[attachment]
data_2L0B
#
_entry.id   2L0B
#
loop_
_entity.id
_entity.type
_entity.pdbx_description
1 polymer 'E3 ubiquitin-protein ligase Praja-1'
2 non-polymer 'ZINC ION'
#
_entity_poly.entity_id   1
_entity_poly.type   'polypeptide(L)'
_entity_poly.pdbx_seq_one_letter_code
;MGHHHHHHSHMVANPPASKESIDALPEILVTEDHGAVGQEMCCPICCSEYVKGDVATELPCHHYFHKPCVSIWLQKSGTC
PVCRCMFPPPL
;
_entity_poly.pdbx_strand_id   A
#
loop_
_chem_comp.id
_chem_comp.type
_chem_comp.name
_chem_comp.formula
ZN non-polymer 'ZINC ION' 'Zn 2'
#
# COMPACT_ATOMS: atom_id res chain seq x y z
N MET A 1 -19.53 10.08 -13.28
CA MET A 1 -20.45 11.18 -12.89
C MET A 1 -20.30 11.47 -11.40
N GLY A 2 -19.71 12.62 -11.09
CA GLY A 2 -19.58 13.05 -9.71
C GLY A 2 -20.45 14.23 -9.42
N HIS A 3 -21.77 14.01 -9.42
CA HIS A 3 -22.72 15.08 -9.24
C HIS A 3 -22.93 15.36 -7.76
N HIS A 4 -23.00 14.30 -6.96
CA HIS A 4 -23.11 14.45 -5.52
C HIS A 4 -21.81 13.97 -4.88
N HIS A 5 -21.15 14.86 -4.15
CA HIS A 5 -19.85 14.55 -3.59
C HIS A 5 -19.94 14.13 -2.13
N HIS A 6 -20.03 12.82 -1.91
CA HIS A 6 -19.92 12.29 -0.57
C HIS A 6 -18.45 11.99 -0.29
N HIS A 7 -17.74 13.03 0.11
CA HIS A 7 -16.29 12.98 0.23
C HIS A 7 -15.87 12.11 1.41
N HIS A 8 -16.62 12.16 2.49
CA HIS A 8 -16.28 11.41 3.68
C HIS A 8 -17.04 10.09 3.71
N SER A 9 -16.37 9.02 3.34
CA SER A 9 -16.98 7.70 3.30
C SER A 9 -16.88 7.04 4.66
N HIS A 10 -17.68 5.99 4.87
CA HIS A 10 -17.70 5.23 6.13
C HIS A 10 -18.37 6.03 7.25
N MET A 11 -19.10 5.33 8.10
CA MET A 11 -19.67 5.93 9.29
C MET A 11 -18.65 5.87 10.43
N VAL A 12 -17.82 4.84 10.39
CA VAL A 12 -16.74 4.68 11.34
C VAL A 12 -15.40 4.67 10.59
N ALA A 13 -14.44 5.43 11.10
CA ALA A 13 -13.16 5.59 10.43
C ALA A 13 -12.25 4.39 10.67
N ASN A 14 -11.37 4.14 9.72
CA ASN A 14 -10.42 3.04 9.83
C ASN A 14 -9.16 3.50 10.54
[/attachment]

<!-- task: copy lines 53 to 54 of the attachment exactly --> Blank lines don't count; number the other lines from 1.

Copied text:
CA SER A 9 -16.98 7.70 3.30
C SER A 9 -16.88 7.04 4.66